Gerry Steinberg MPIn the House...

Commons Gate

A Safer Place to Work: Improving the management of health and safety risks to staff in NHS trusts (HC 623)

Public Accounts Committee 12 May 2003

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Witnesses: SIR NIGEL CRISP, KCB, Permanent Secretary/NHS Chief Executive, and MR ANDREW FOSTER, Director of Human Resources, Department of Health, examined

Mr. Steinberg

Q36 Mr. Gerry Steinberg (City of Durham): On reading the report it seemed to me that, in fact, most NHS trusts had taken the topic quite seriously, not simply because of the figures that are given in the report. 94% of trusts have computerised systems and probably 4% of the trusts have data recording systems which will not be as good, but at least they do some things with that. So that is what 98% of the trusts who do something. However, the report did seem to indicate that the performance of the trusts did vary considerably in terms of the comprehensiveness of how they report accidents and consistency with how they did it. That has got to be worrying, has it not?

Sir Nigel Crisp: Yes.

Q37 Mr. Gerry Steinberg (City of Durham): How do you think you could bring in a standard level of performance that should be the backbone of the NHS?

Sir Nigel Crisp: Yes. Now, I absolutely agree with you. If you look at the results of this report compared with the one of six years ago, there have been enormous moves forward. What it has revealed is precisely the point you make, which is that there are people doing it well and there are too many laggards, so how do we deal with the laggards? The two policies, which are the universal policies, are the ones of the Improving Working Lives Standard which people are signed up to and then monitored on; that is the first base and that is the external monitoring. The second one is the whole Controls Assurance process which requires, for example, health and safety to be reported to the board on a regular basis and there is plenty of evidence that is now happening. Also, the other thing though that we have done and which we will continue to do, is to work with the Health and Safety Executive about targeting particular areas, or indeed particular trusts. The whole relationship with the Health and Safety Executive has moved on enormously, again, in the last six years, so that we can start to think about: "Well, how are we going to target the outliers effectively"?

Q38 Mr. Gerry Steinberg (City of Durham): Yes. Also, again, which is slightly worrying, is the fact that some groups do not or seem to refrain from reporting. David mentioned the doctors and that does not surprise me at all, I have got to say. If you remember we did a report recently on the side effects of some medicines, is that right? If I remember rightly doctors had to fill in a form if there was a side effect. Even though they had forms on the desk ---

Sir Nigel Crisp: This was around clinical negligence, was it not?

Mr Burr: The Medicines Control Agency.

Sir Nigel Crisp: Yes.

Q39 Mr. Gerry Steinberg (City of Durham): --- they failed to do that. Here, again, we see that they have failed to report accidents. It seems to me that the only time they ever fill a form in is if they are getting paid for it; they are quite keen to do it then. I have just paid £15 for getting a doctor to fill in two little boxes but never mind. It makes one a little bit cynical. It seems to me to be the same here. I have not declared any interests, I have got recovery from the legal profession. There was a stage when I was going to be a doctor, but I did not have patience. Why do we treat doctors with kid gloves? If they fail to report an accident and something comes of it, action should be taken against them should it not, really? Obviously, I do not want to pursue the point.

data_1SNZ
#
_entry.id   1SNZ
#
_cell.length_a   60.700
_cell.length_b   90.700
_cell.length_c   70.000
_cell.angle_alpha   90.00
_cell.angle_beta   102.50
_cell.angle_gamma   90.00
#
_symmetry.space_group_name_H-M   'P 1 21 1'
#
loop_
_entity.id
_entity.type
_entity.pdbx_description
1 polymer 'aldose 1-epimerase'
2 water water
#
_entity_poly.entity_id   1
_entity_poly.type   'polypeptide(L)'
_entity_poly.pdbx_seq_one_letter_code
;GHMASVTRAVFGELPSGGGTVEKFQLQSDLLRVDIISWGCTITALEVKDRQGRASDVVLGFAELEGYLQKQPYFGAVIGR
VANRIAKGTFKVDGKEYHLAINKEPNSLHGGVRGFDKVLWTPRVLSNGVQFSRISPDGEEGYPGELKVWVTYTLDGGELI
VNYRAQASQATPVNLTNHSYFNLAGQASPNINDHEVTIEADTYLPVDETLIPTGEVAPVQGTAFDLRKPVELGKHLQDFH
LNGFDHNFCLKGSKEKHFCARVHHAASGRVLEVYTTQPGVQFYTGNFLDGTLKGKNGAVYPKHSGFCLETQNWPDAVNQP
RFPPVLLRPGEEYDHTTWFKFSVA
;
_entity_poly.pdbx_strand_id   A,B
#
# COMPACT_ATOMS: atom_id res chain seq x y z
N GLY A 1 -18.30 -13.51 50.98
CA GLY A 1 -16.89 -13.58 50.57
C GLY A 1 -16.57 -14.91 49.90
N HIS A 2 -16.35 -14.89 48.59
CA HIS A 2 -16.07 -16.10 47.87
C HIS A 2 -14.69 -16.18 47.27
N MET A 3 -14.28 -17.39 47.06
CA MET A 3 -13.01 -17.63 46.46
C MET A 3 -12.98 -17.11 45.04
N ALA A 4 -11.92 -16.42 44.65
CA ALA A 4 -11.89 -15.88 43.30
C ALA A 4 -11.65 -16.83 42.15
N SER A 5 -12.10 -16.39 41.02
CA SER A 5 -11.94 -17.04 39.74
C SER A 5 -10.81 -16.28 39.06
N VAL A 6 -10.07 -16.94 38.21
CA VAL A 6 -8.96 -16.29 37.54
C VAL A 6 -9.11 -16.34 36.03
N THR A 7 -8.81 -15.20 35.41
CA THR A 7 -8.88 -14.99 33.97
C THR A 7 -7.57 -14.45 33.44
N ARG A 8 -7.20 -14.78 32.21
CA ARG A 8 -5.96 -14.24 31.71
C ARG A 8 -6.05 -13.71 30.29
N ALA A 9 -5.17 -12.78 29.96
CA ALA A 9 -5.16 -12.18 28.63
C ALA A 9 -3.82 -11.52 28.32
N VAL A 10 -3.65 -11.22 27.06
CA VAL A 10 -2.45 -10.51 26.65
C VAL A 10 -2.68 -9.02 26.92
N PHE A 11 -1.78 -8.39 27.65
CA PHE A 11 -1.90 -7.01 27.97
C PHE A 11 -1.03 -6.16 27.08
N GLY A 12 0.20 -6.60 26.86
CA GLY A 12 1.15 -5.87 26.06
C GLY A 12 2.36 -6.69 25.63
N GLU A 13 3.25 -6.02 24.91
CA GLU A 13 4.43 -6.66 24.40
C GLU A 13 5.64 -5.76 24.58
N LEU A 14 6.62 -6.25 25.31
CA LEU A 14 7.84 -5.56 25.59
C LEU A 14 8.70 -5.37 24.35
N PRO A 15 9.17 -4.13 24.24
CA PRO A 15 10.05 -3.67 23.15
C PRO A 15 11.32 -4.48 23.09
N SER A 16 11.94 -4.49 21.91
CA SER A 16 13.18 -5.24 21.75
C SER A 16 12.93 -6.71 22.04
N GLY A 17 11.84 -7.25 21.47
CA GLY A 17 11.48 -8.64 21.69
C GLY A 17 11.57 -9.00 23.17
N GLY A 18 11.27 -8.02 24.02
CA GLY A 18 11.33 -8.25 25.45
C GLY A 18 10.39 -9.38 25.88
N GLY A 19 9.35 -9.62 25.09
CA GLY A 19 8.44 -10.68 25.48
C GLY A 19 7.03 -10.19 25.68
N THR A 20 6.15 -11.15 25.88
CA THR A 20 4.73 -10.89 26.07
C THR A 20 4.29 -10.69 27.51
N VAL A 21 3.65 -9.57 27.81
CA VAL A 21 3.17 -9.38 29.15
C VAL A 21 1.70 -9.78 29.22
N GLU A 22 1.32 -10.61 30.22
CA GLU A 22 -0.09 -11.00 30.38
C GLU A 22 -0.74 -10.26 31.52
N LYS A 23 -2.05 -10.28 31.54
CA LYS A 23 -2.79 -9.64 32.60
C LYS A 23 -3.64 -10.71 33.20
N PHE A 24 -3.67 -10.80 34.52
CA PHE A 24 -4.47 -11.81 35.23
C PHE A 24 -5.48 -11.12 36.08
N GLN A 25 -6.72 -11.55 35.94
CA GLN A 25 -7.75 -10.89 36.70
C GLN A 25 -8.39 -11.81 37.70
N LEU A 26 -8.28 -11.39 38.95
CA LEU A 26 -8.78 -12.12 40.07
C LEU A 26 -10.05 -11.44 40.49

Sir Nigel Crisp: Yes. There are two or three things that are different. This report does not break down the difference between, if you like, the permanent staff of the hospital and doctors in training who will rotate through the hospital. One of the issues for us within hospitals, which we are getting better at, is making sure that the doctors who are there only for six months, or 12 months, or 18 months understand the policies of the hospital are part of the induction programme and understand how you do these things and so on. I think that is one point which distinguishes doctors in general from others, but your general wider point about employees of an organisation should behave equally as all other employees and, indeed, many do. Again, I think the other point that Mr Foster made was we need, of course, to make it easier for people to report.

Q40 Mr. Gerry Steinberg (City of Durham): Yes, that is important. Again, in the report - I think it has been mentioned previously - something like 60% of accidents that by law should be reported are not being reported, they are not being reported to the HSE. What do you intend to do about it because that seems to me to be a hell of a lot of accidents that have taken place that have not been reported? Is there anything you can do about that?